Guy Noble


Stephen Bungay 2008



Back to contents

An Essay in Ambiguity

By Stephen Bungay


The paintings in this exhibition are a testament to a remarkable visual imagination. They are born out of loss, grief and mourning; out of recovery, joy and affirmation. They do not directly express these emotions, but arise from an exploration of the visual world. They challenge the way we see, which is always connected to the emotions we feel. They are subtle, ambivalent images that invite us to entertain a different view every time we look at them. They are products of art rooted in life.

The development of most artists begins with work that clearly shows the influence of others, and with some artists this continues throughout their career. A few, however, absorb and integrate what influenced them to develop a mature style uniquely theirs. The paintings in this exhibition are mature in that they have their own distinct visual language. We may be reminded at times of the exuberant vigour of Kokoschka, the taut lines of Schiele or the visual patterns of his mentor Klimt. But these are just echoes emanating from a body of work which is utterly different in its atmosphere and in the emotions it evokes.

The visual language is spare and intense. The ambiguity of the images it uses play on the viewer’s imagination. Many philosophers have long argued that the real world is also an imagined one, and we now know from psychology that in the act of seeing the brain is interpreting visual stimuli to make sense of them. Seeing is not passive absorption but active sense-making. The mind fills in gaps, turns flat space into depth and creates backgrounds and foregrounds. As it does so, it is bound by the image but has freedom to read it in more than one way

Red lips can also be seen in this collection, often caught at a point of instability, having just metamorphosed out of another image or being about to turn into something else. Throughout, images form, are transmuted, and re-form.

A tree sheds its leaves. Is it autumn? The leaves are silver or red. They fall in abundance, but without loss, for the tree remains full of leaves despite the number cast on the ground. It is part of the tree’s natural process of regeneration, seeming to die in order to be re-born. It appears to weep, but the tears will lead to rebirth. Yet as we look we see that the leaves are also lips. The tree sheds kisses, infinitely, recurrently. The silver ones are beautiful but cold, the red ones invite thoughts of passion and of pain. The tree sheds leaf-lips of tears. It has a quiet message for us – it is whispering. What is it saying?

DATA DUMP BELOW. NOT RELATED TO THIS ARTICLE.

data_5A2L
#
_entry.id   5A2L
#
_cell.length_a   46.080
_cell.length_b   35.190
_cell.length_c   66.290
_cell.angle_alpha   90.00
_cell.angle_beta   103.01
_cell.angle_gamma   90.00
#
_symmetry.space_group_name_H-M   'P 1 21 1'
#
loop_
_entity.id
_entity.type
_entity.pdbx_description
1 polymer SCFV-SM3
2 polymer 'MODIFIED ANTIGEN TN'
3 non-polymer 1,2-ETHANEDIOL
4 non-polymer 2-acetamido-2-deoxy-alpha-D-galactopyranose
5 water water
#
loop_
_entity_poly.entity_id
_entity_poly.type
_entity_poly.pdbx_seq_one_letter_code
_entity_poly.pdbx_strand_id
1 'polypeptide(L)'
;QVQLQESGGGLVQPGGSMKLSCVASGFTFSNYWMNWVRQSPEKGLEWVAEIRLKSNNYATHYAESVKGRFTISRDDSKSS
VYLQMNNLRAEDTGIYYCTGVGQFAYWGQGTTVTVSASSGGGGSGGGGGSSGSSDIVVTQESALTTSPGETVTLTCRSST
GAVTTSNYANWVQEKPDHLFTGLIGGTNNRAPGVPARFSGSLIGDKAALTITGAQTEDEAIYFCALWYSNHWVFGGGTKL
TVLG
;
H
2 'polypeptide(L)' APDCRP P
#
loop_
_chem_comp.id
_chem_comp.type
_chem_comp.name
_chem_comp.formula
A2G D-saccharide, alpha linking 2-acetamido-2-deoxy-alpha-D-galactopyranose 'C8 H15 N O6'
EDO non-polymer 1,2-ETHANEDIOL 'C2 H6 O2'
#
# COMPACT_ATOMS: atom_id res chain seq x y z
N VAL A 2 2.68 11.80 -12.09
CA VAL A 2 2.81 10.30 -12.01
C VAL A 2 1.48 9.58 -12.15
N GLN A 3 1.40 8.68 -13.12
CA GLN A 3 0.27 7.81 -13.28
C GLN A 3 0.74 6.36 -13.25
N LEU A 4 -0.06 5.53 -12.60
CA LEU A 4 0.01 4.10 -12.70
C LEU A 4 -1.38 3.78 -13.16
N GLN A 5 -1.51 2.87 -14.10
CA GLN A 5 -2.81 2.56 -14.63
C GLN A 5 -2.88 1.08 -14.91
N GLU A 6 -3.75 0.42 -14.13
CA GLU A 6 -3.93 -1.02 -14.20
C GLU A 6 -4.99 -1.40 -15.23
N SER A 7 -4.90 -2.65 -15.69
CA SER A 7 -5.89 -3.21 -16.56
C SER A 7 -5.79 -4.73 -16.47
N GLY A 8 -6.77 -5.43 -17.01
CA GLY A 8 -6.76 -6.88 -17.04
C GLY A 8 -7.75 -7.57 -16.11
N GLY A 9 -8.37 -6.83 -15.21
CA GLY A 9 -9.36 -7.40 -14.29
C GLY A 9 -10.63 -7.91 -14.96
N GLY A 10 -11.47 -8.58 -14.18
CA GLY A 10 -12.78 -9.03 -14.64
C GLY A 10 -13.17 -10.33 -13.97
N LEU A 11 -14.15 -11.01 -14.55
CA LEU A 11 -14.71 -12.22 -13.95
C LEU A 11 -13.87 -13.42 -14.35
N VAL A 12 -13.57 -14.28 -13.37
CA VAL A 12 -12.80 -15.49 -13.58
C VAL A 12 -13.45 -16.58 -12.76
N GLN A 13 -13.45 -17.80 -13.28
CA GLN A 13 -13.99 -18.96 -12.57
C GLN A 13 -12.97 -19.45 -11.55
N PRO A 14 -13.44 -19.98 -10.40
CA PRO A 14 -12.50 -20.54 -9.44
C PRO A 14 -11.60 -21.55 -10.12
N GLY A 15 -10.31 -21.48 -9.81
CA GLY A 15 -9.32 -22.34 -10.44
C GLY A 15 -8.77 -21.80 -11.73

The motif most fully explored is that of two men clasping in an embrace. They are brothers. The gnarled hands, the rough, dynamic outlines of the brush strokes speak of masculinity and of men who have been beaten up by life, but come through. One imagines they are meeting after a long separation, their shared early experience broken by time and distance but found again. The emotion is intense but not at all romantic. The eyes of the figure facing us are cast down, the other is looking away, cradling his head in his brother’s neck, almost as if they cannot look at each other, for the emotion is too strong. But perhaps they have not just met, but are about to leave each other. Is the emotion due to recovery after separation or the prospect of imminent loss?

There is a whole series of these robust images painted like woodcuts against a melancholically blue background. They are intense, rough-hewn outlines, each variation like a still taken from a few seconds of film. In their intensity, the two figures seem to merge. In one, a head is cast upwards – in exultation or despair? In another, the head is buried so deeply in his brother’s shoulder that the eyes are hidden. In another, the pared down head is staring with the eyes wide open – in joy or fear? In another, both heads are revealed, almost as if they are about to kiss. Are they coming together or drawing away?